Last updated: April 26, 2013
1961: mRNA Ferries Information
Sydney Brenner, Francois Jacob, and Matthew Meselson discovered that mRNA is the molecule that takes information from DNA in the nucleus to the protein-making machinery in the cytoplasm. When DNA was determined to be the hereditary material, scientists wondered how DNA, which is sequestered in the nucleus, directs the formation of proteins, when protein synthesis occurs in the cytoplasm. RNA is the intermediary molecule. Specifically, messenger RNA, or mRNA, ferries information from the nucleus to the cytoplasm.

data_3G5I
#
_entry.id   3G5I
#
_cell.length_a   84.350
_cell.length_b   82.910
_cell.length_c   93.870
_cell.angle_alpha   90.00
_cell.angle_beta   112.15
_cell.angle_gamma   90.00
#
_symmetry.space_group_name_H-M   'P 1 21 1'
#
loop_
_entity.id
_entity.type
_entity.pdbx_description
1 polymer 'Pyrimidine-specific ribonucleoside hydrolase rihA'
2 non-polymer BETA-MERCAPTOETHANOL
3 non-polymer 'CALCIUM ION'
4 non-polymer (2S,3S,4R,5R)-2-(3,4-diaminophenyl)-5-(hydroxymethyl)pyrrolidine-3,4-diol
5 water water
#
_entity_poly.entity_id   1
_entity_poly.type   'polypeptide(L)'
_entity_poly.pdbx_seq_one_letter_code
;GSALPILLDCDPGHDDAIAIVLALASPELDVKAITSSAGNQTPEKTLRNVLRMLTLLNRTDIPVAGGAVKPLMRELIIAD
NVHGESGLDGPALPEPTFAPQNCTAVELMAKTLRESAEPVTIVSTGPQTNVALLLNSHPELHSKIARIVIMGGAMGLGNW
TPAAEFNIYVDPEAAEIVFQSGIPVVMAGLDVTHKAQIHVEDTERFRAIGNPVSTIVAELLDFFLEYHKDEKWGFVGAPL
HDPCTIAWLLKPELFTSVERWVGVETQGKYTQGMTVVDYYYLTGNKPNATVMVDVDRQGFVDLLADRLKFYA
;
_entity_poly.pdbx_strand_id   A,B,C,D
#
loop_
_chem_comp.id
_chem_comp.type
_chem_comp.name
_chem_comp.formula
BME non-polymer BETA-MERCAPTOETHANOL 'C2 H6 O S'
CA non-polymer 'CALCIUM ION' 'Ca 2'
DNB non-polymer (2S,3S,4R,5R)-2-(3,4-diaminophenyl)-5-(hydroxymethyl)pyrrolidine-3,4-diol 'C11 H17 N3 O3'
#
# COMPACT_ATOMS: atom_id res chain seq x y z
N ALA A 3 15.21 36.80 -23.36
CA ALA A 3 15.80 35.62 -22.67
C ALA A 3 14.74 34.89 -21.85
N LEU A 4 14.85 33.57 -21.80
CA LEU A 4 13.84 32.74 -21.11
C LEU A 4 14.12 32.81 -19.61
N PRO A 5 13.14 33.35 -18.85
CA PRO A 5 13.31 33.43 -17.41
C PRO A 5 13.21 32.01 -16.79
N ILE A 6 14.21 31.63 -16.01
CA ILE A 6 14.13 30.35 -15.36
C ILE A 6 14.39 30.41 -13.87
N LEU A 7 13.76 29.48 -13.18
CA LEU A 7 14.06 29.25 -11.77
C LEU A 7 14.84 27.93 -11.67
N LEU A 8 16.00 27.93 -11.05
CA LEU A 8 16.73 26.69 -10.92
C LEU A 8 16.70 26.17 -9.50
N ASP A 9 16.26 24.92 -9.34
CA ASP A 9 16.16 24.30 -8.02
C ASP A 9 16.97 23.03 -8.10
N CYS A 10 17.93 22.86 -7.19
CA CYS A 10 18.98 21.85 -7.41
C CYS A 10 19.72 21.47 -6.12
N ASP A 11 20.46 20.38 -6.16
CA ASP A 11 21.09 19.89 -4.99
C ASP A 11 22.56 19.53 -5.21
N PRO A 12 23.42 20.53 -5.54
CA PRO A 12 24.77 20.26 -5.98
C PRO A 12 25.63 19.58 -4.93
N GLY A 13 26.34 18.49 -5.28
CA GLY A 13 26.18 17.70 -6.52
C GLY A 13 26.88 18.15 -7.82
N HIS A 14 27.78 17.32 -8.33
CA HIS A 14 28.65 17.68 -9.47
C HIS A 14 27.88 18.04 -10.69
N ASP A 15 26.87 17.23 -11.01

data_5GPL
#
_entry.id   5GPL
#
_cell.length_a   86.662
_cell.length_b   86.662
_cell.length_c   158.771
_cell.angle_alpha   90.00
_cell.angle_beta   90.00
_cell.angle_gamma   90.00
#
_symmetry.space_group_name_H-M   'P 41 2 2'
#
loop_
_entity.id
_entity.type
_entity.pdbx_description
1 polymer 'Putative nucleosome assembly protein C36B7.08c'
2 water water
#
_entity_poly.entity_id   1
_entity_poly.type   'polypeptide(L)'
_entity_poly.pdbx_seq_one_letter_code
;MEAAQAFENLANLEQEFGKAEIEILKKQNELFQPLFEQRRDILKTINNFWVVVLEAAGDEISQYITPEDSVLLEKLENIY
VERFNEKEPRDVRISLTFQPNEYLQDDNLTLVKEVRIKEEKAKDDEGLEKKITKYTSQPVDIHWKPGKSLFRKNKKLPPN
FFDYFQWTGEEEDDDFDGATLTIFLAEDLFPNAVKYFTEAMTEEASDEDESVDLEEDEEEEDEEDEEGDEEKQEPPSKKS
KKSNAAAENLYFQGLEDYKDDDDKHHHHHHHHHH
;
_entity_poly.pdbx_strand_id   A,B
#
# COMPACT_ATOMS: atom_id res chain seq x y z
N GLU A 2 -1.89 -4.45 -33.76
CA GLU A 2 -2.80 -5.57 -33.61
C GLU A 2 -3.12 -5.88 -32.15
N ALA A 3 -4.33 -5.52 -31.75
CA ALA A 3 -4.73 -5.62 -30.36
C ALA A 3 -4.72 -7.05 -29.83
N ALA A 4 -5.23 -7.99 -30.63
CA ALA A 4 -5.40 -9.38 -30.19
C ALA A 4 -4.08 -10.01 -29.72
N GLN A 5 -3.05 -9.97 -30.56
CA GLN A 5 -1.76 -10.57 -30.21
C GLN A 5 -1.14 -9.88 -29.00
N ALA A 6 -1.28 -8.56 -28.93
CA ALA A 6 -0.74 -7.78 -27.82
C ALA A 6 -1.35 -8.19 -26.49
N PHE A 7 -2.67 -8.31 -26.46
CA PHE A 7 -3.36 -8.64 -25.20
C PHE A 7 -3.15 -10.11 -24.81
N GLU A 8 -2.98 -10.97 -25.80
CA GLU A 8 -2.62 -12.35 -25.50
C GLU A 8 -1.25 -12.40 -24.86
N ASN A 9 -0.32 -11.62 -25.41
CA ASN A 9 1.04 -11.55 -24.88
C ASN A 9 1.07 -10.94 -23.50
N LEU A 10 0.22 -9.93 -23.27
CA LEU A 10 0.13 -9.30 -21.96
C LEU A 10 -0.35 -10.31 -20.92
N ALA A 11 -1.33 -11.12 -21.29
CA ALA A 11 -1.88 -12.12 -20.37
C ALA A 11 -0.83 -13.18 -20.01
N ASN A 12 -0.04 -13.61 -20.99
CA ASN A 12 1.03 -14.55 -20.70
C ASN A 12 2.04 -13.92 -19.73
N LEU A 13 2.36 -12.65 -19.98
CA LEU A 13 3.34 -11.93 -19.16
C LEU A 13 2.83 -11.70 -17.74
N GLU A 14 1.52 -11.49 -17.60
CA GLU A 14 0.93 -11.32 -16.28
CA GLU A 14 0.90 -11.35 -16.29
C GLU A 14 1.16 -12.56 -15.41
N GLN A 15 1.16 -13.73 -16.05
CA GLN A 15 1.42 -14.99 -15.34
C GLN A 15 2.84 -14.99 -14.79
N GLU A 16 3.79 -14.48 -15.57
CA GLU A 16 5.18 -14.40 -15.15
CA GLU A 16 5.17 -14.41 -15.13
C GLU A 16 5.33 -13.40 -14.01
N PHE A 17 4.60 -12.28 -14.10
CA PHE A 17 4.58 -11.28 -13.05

RNA is chemically similar to DNA except that:
- The sugar in its nucleotide building blocks is ribose and not deoxyribose.
- RNA uses the nucleotide base uracil instead of thymine. But like thymine, uracil can pair with adenine.
- RNA, especially mRNA, tends to be single-stranded, not double-stranded like DNA.